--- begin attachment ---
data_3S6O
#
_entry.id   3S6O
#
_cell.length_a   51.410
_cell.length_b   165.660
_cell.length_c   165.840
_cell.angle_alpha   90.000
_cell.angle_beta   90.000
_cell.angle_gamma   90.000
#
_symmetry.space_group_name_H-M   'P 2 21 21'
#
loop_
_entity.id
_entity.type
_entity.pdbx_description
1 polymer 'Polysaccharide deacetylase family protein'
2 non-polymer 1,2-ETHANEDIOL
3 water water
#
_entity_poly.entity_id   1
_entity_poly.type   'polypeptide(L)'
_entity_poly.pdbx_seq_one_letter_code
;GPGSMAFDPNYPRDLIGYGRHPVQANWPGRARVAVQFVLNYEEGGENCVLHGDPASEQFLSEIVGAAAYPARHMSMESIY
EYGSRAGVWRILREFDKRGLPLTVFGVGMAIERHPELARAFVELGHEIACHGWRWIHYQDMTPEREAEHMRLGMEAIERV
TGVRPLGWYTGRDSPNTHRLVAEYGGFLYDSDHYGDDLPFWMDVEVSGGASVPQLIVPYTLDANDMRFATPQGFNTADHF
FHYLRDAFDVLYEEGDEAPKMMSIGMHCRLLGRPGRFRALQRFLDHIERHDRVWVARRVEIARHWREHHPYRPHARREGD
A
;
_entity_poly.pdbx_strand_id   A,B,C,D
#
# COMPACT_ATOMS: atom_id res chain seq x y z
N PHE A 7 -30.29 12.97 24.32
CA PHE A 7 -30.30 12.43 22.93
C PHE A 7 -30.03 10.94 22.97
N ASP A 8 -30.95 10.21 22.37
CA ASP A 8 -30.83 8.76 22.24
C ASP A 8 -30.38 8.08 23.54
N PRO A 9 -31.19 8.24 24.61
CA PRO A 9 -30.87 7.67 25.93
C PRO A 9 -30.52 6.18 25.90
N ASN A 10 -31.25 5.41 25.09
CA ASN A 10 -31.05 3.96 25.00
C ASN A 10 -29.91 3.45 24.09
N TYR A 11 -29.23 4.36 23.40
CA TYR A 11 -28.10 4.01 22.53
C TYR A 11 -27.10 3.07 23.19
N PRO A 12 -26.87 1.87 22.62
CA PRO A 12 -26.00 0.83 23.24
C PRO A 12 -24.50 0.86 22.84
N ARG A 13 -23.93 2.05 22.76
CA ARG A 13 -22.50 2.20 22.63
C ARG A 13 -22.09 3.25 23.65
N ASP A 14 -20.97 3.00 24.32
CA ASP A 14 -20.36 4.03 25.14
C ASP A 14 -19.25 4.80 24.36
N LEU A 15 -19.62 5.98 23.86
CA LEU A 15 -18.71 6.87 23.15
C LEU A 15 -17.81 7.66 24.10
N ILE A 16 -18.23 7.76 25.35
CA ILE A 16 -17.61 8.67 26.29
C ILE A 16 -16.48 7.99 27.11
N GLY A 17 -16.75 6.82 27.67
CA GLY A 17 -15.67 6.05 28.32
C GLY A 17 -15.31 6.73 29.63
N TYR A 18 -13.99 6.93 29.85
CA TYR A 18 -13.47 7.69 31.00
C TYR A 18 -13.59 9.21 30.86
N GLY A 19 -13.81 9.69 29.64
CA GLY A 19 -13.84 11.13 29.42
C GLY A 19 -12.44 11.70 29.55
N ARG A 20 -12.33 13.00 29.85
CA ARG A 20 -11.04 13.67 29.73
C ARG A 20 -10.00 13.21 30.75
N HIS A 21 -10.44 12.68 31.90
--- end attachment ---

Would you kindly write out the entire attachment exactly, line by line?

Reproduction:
data_3S6O
#
_entry.id   3S6O
#
_cell.length_a   51.410
_cell.length_b   165.660
_cell.length_c   165.840
_cell.angle_alpha   90.000
_cell.angle_beta   90.000
_cell.angle_gamma   90.000
#
_symmetry.space_group_name_H-M   'P 2 21 21'
#
loop_
_entity.id
_entity.type
_entity.pdbx_description
1 polymer 'Polysaccharide deacetylase family protein'
2 non-polymer 1,2-ETHANEDIOL
3 water water
#
_entity_poly.entity_id   1
_entity_poly.type   'polypeptide(L)'
_entity_poly.pdbx_seq_one_letter_code
;GPGSMAFDPNYPRDLIGYGRHPVQANWPGRARVAVQFVLNYEEGGENCVLHGDPASEQFLSEIVGAAAYPARHMSMESIY
EYGSRAGVWRILREFDKRGLPLTVFGVGMAIERHPELARAFVELGHEIACHGWRWIHYQDMTPEREAEHMRLGMEAIERV
TGVRPLGWYTGRDSPNTHRLVAEYGGFLYDSDHYGDDLPFWMDVEVSGGASVPQLIVPYTLDANDMRFATPQGFNTADHF
FHYLRDAFDVLYEEGDEAPKMMSIGMHCRLLGRPGRFRALQRFLDHIERHDRVWVARRVEIARHWREHHPYRPHARREGD
A
;
_entity_poly.pdbx_strand_id   A,B,C,D
#
# COMPACT_ATOMS: atom_id res chain seq x y z
N PHE A 7 -30.29 12.97 24.32
CA PHE A 7 -30.30 12.43 22.93
C PHE A 7 -30.03 10.94 22.97
N ASP A 8 -30.95 10.21 22.37
CA ASP A 8 -30.83 8.76 22.24
C ASP A 8 -30.38 8.08 23.54
N PRO A 9 -31.19 8.24 24.61
CA PRO A 9 -30.87 7.67 25.93
C PRO A 9 -30.52 6.18 25.90
N ASN A 10 -31.25 5.41 25.09
CA ASN A 10 -31.05 3.96 25.00
C ASN A 10 -29.91 3.45 24.09
N TYR A 11 -29.23 4.36 23.40
CA TYR A 11 -28.10 4.01 22.53
C TYR A 11 -27.10 3.07 23.19
N PRO A 12 -26.87 1.87 22.62
CA PRO A 12 -26.00 0.83 23.24
C PRO A 12 -24.50 0.86 22.84
N ARG A 13 -23.93 2.05 22.76
CA ARG A 13 -22.50 2.20 22.63
C ARG A 13 -22.09 3.25 23.65
N ASP A 14 -20.97 3.00 24.32
CA ASP A 14 -20.36 4.03 25.14
C ASP A 14 -19.25 4.80 24.36
N LEU A 15 -19.62 5.98 23.86
CA LEU A 15 -18.71 6.87 23.15
C LEU A 15 -17.81 7.66 24.10
N ILE A 16 -18.23 7.76 25.35
CA ILE A 16 -17.61 8.67 26.29
C ILE A 16 -16.48 7.99 27.11
N GLY A 17 -16.75 6.82 27.67
CA GLY A 17 -15.67 6.05 28.32
C GLY A 17 -15.31 6.73 29.63
N TYR A 18 -13.99 6.93 29.85
CA TYR A 18 -13.47 7.69 31.00
C TYR A 18 -13.59 9.21 30.86
N GLY A 19 -13.81 9.69 29.64
CA GLY A 19 -13.84 11.13 29.42
C GLY A 19 -12.44 11.70 29.55
N ARG A 20 -12.33 13.00 29.85
CA ARG A 20 -11.04 13.67 29.73
C ARG A 20 -10.00 13.21 30.75
N HIS A 21 -10.44 12.68 31.90